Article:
The influence of the Alemannic cuisine of neighbouring countries works more on Vorarlberg cuisine than Austrian cuisine. Cheese and other dairy products play a major role in traditional Vorarlberg meals. Typical dishes from the Vorarlberg region are: Käsespätzle or Käsknöpfle (noodles of flour and eggs with cheese and onion), Riebel (dish of corn and wheat semolina, served spicy or sweet), Flädlesuppe (broth with savoury pancake strips), Grumpara mit Käs (peel pastry with cheese), Öpfelküachle (apples baked in pancake dough, topped with sugar and cinnamon). Mostbröckle (pickled and smoked sausage), originally from Switzerland, is also a very popular product.[12]

  • Bergkäse (literally "mountain cheese"). The texture of the Bergkäse is rather hard, sometimes with small holes or cracks, with a strong taste, which is sometimes nutty. In the strict sense, Bergkäse is a cheese produced in the low mountain range (between 600 and 1500 m). Examples of Vorarlberg's Bergkäse are the Vorarlberger Bergkäse or Großwalsertaler Bergkäse named "Walserstolz".
  • Alpkäse (literally "mountain pasture cheese" or "alp cheese"). Alpkäse is a hard cheese that resembles Bergkäse in taste and texture. The difference between these cheeses lies in the period and place of production. Bergkäse is produced year-round, so even in winter, when the animals are in the stables and fed with hay. Alpkäse is a seasonal product, only produced in the summer between May and September on high mountain meadows above 1500 m (Alpine pastures or alps), where the animals graze Alpine herbs. An example is the Vorarlberger Alpkäse.
  • Sura Kees (literally "sour cheese"). Originally from the Montafon valley, Sura Kees has been known there since the 12th century and resembles the Tyrolean gray cheese. It is a low-fat cheese with a mild aroma reminiscent of cream cheese, its taste varies from mildly spicy to sour, always with a salty undertone. The Sura Kees is usually served with vinegar, oil and onions, or alone on black bread or eaten with potatoes.[13]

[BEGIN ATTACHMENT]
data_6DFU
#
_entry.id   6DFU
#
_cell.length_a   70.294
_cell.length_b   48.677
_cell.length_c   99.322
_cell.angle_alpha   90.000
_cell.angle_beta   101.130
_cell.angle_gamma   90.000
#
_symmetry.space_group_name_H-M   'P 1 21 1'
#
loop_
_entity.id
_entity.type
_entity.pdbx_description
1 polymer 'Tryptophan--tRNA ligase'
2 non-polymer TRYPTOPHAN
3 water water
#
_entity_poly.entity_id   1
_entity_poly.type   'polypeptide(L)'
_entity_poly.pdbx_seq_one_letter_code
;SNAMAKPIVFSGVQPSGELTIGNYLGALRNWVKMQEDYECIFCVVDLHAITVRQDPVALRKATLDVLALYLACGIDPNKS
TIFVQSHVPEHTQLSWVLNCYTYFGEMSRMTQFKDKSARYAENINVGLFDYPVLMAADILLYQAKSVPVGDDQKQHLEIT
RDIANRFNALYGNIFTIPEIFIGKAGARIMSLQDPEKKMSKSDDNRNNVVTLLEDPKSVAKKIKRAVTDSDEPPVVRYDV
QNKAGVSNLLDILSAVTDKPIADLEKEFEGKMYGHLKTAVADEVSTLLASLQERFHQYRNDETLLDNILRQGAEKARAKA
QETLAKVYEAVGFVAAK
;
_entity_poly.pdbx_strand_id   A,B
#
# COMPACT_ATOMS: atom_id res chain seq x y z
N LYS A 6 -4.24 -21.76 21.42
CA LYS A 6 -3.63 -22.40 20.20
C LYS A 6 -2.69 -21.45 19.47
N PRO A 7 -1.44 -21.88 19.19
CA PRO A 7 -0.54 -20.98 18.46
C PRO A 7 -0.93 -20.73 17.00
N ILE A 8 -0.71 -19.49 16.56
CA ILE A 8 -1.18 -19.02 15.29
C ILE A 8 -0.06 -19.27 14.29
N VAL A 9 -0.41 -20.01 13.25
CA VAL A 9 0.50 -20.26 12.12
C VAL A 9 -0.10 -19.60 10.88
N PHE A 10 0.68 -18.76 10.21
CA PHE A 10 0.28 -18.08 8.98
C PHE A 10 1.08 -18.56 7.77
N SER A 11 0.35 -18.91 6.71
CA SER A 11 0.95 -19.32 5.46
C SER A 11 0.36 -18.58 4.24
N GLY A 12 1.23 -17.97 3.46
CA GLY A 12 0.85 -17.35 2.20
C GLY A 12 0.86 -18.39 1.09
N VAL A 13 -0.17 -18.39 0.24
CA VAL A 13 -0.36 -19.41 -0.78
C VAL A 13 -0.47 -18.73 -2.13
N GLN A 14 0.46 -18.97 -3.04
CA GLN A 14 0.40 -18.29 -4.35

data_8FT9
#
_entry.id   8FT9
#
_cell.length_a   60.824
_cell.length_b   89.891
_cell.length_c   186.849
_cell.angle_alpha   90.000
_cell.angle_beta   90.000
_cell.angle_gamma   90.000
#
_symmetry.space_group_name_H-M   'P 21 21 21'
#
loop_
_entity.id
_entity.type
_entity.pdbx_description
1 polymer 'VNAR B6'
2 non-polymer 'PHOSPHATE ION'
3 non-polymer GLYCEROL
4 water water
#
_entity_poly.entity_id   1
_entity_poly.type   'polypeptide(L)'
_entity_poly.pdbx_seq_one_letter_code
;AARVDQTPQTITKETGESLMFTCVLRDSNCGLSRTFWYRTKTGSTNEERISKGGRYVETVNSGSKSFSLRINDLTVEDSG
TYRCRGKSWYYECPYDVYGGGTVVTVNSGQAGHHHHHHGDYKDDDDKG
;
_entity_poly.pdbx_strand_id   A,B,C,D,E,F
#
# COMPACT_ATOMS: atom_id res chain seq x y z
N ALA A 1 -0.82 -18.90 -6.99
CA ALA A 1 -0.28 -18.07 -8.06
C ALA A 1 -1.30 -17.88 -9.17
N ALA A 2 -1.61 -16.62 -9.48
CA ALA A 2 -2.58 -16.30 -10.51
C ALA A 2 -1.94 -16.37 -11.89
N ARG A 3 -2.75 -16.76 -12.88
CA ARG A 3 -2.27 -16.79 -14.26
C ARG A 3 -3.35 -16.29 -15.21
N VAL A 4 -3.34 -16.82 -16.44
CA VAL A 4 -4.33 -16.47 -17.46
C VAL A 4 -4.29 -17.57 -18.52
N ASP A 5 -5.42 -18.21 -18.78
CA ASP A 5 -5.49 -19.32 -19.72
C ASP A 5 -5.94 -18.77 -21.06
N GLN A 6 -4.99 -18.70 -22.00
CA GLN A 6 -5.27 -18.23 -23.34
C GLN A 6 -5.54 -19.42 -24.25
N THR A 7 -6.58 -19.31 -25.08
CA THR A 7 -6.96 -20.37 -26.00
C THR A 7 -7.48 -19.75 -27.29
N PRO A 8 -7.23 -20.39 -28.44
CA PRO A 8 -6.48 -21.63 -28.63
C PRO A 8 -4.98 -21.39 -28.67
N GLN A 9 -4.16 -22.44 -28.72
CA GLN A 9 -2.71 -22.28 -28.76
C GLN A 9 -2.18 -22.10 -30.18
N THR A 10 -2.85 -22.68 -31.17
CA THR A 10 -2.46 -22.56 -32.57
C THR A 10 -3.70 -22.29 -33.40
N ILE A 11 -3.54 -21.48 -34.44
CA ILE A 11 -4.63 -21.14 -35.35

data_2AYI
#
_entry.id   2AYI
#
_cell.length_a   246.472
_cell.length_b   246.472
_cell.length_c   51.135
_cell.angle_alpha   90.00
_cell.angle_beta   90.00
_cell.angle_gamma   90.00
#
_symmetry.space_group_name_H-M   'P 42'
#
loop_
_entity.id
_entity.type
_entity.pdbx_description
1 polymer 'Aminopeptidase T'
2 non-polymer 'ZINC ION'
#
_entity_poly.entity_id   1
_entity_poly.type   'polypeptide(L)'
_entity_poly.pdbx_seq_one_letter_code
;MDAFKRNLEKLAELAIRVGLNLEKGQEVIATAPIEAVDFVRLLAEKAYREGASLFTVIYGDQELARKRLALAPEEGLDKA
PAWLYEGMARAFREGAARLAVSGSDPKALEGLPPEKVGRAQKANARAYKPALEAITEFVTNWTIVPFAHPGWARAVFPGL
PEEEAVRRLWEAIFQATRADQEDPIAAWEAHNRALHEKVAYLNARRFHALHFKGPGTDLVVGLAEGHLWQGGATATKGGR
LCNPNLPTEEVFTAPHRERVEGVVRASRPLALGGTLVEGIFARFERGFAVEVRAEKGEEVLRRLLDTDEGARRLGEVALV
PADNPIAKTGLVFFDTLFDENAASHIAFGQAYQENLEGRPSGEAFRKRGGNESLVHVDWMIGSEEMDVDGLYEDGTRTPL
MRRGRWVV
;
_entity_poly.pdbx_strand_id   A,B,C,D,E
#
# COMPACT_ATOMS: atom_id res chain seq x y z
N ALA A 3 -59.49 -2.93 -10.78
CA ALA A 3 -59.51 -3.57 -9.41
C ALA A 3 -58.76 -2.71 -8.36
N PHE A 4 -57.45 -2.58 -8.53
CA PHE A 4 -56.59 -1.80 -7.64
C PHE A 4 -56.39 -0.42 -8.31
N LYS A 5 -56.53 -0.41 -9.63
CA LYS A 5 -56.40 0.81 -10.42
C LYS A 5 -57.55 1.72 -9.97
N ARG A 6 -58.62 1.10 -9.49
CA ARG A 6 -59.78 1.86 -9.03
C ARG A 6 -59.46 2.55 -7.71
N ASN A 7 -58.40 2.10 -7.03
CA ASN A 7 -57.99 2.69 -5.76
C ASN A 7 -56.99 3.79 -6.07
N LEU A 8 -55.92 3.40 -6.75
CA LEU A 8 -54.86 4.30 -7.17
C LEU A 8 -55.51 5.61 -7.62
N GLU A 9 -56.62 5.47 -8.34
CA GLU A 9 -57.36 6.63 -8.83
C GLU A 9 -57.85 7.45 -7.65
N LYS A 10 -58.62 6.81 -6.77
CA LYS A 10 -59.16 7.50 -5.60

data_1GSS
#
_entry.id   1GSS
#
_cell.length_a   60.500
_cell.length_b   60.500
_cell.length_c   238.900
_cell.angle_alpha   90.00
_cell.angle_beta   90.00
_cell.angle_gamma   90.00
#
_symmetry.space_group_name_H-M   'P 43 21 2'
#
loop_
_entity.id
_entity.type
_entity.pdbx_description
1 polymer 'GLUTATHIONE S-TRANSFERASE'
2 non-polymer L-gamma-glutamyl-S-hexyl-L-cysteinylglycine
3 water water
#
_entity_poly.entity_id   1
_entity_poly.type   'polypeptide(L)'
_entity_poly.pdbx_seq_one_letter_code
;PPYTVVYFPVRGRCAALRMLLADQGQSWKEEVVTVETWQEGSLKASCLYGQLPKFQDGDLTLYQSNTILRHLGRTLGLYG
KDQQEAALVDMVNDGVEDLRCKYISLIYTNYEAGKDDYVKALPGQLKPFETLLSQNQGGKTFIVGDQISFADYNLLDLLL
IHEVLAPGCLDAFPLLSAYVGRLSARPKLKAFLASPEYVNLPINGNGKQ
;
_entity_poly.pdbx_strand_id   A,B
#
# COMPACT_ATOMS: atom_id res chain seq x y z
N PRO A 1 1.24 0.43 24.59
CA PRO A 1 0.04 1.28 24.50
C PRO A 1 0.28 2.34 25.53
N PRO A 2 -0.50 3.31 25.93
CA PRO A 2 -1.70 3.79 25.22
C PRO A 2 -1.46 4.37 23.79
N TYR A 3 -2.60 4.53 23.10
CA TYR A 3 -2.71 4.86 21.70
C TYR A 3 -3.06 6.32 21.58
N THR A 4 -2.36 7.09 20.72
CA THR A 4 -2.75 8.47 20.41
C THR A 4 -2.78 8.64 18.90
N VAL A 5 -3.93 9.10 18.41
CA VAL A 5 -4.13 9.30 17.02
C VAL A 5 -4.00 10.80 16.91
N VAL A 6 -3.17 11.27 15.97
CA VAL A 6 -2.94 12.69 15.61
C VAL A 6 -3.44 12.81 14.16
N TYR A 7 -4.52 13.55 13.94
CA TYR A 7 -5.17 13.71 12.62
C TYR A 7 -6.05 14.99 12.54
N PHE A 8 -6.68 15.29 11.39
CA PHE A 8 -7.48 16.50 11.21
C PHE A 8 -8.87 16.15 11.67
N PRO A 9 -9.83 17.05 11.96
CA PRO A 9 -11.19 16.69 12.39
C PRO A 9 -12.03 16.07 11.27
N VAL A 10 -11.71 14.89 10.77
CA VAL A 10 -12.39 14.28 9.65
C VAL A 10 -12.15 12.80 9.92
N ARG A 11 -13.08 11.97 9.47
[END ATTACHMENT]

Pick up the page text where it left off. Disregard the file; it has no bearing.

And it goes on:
The architectural curriculum in Vorarlberg has a strong reputation all over Europe. It has made a label for a demanding architecture of a fruitful confrontation between traditional construction and modern interpretation with the "Neue Vorarlberger Bauschule" (literally: new Vorarlberg building school). The Vorarlberg school evolved organically the second half of the 20th century, always involving craftsmen and locals in the building process. Today, it is regarded as one of the most important pioneers of the New Alpine architecture. With the typical architecture of Vorarlberg still recognizable, it combines tradition and modernity: clean lines, glass and local wood. Its harmonious mix creates interesting contrasts as in half-timbered houses. Comfort and quality of life are important criteria. Currently, many private houses and public buildings are renovated by architects, favoring local timber and limiting energy expenditure.[14] Well-known award-winning architectural projects include the Kunsthaus Bregenz, Vorarlberg museum in Bregenz, Michelehof Hard and Hotel Krone Hittisau.[15]

A modern example for Vorarlberg architecture is located in Dornbirn. From 2010 onwards, Vorarlberg had been investing in research on renewable energy sources and energy-efficient houses in order to achieve self-set climate targets. In 2012, the first modular wooden hybrid complex of eight floors was built: The LifeCycle-Tower ONE (LCT ONE). It is 27 meters high and made of wood and concrete. In this architectural design, load-bearing elements are not covered. The benefits of this innovative project are environmental and energy efficiency, 90% less CO2 emissions, a much shorter construction and industrial production time of the components.[16]

Occupying the Werkraum Bregenzerwald since 2014, the travelling exhibition Getting Things Done demonstrates the quality of Vorarlberg's architecture by means of 230 selected projects. It offers a distinct view of how building culture has evolved from the late 1950s until the present. Organized by the Austrian Cultural Forum network, the exhibition will be show in over 20 locations around the world.[17]

The Vorarlberger Institute for Architecture and the Vorarlberg Tourist Board developed in collaboration architecture trails including village spaces, art & culture, timber & material, old & new, crafts & innovation and nature & landscape. These tours take visitors to both urban and rural regions in order to illustrate architectural variety in Vorarlberg by select examples. These examples are characterized by a functional mix, spatial versatility, formal radicalism, ecological far-sightedness and social integration.[18][19]

With regards to traditional architecture, Vorarlberg is known for many baroque architects. These architects created their own take on the canonical church ground plan, referred to as "Vorarlberger Münsterschema". An important builder's guild was the "Auer Zunft" (Guild of Au), founded in 1657 by Michael Beer. The Auer Zunft trained around 200 baroque architects, stonecutters and carpenters in the 17th and 18th century. The craftsmen of the Auer Zunft created a large number of buildings in Vorarlberg, in Switzerland, in Alsace and in the South German region.[20][21]